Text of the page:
Eventually, indo-Europeans from central Asia invaded the valley and settled among the existing population. Many farmers and pastoralists moved into adjacent regions in the south and east, and, slowly, sand silt buried the ruins of the cities. But the Indus culture did not die.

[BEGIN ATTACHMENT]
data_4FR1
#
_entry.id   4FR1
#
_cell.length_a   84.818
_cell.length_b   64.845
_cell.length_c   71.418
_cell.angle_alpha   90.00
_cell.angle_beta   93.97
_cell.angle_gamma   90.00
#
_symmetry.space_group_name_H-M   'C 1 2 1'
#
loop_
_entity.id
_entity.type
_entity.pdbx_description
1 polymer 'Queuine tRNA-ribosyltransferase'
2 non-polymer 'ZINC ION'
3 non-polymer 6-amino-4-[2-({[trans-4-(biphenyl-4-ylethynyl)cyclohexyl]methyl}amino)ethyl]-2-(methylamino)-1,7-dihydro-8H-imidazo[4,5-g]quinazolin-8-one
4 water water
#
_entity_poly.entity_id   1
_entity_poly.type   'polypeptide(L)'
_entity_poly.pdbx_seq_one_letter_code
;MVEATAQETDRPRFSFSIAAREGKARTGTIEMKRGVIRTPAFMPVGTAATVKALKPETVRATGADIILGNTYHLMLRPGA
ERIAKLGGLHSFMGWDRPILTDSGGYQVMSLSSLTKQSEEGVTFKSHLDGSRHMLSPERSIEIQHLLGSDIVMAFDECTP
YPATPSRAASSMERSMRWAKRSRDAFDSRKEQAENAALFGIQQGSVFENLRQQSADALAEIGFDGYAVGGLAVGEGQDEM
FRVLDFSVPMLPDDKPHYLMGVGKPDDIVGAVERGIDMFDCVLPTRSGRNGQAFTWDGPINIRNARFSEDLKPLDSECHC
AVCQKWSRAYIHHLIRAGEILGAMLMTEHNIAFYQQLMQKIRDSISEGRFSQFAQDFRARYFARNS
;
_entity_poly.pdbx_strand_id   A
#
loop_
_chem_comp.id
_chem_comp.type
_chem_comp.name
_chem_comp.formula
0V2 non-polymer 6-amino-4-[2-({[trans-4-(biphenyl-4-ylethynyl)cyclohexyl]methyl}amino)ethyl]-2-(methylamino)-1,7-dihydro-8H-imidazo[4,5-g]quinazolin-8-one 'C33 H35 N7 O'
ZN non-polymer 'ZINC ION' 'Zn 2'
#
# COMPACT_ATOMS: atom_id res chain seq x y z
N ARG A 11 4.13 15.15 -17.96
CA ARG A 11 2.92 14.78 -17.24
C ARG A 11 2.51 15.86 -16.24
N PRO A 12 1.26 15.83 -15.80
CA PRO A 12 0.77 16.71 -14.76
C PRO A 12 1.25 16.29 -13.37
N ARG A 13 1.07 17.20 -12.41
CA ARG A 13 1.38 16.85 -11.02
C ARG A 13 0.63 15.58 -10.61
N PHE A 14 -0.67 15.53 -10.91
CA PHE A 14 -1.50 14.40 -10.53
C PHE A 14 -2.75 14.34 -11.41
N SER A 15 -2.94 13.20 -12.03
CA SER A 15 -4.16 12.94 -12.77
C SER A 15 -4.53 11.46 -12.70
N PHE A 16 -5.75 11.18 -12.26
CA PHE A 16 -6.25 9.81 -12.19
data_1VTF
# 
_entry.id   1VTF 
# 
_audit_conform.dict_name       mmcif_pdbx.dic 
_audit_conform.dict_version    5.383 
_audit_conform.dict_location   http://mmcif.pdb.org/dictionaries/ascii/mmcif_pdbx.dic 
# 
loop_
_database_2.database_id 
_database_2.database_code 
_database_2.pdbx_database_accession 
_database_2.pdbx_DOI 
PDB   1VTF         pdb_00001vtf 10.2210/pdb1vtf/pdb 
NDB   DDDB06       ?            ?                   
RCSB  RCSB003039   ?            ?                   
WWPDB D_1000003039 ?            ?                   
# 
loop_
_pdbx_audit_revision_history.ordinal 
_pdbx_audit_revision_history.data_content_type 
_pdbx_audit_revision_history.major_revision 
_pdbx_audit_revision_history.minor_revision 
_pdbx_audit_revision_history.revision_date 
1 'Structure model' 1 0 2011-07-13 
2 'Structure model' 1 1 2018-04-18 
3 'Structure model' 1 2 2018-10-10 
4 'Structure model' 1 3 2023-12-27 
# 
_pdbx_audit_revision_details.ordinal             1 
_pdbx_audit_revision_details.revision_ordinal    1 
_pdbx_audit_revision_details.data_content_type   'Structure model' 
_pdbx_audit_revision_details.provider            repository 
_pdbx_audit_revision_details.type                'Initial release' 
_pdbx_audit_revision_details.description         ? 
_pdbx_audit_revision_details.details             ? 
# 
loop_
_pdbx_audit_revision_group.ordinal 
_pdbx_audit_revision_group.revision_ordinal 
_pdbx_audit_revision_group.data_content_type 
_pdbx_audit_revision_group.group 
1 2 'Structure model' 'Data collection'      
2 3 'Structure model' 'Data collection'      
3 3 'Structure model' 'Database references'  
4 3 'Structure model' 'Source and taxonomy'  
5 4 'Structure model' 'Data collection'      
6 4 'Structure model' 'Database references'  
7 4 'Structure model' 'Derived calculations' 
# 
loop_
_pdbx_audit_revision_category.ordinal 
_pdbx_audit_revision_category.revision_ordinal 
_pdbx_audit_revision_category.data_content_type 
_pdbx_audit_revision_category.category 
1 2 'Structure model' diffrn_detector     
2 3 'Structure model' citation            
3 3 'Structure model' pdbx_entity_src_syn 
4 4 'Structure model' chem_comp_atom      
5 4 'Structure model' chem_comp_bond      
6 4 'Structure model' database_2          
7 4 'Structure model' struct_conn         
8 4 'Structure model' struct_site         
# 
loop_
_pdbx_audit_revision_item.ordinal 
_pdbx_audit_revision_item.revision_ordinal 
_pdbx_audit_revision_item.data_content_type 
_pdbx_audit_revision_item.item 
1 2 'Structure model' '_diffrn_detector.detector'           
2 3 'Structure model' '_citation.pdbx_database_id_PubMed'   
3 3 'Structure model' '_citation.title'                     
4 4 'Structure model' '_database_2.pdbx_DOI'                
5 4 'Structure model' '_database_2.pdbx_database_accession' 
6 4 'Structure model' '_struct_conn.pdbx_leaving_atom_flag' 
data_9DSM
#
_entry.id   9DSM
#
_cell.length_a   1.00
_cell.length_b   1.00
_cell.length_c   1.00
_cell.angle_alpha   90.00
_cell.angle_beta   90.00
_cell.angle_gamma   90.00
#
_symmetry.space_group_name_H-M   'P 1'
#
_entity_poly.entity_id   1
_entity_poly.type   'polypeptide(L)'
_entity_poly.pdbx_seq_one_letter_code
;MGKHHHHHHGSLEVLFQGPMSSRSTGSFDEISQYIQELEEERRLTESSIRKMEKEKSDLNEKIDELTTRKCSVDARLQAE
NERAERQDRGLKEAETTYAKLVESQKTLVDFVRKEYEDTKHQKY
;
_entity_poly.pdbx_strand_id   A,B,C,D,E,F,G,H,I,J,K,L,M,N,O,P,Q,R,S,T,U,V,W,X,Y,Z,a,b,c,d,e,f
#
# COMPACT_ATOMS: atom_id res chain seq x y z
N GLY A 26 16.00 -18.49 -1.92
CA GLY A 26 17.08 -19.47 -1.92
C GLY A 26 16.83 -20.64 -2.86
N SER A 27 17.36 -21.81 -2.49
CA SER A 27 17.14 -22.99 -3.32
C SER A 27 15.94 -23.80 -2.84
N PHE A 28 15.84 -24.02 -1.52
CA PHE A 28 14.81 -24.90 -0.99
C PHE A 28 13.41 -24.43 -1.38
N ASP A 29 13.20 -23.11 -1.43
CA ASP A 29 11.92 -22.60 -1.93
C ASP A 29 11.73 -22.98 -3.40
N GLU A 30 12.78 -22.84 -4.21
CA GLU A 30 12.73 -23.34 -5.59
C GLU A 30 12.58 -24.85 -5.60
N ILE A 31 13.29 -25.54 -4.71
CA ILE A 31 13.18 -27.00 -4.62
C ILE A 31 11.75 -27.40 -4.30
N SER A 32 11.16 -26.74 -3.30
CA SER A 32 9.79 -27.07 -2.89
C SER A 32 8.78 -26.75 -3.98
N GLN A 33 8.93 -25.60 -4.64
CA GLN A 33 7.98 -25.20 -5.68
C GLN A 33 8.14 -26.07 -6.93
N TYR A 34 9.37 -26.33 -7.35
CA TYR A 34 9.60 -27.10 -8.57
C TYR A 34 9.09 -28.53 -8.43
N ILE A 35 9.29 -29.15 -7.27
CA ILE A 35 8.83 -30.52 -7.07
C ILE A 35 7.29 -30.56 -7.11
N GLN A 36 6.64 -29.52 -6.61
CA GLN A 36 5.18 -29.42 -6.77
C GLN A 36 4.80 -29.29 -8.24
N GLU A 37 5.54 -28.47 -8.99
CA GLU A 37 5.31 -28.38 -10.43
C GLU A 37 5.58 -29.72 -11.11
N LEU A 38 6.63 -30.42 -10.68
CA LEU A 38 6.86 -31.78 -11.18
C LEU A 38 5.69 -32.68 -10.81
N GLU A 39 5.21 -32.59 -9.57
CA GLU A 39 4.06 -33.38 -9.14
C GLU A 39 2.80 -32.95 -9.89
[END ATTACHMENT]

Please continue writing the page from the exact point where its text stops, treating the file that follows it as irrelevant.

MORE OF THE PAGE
Although the Indo Aryan languages of the new settlers from the west eventually prevailed, the indigenous Dravidian languages had a strong influence on their vocabulary grammar and pronunciation. The Hindu religion that crystallized in the 1st millennium BC combined elements introduced by the Indo Aryans with the earlier beliefs of the inhabitants of Indus Valley settlements such as Harappa. Today, many features of modern Indian life have their roots in the Indus civilization- the first great flowering of culture in the subcontinent.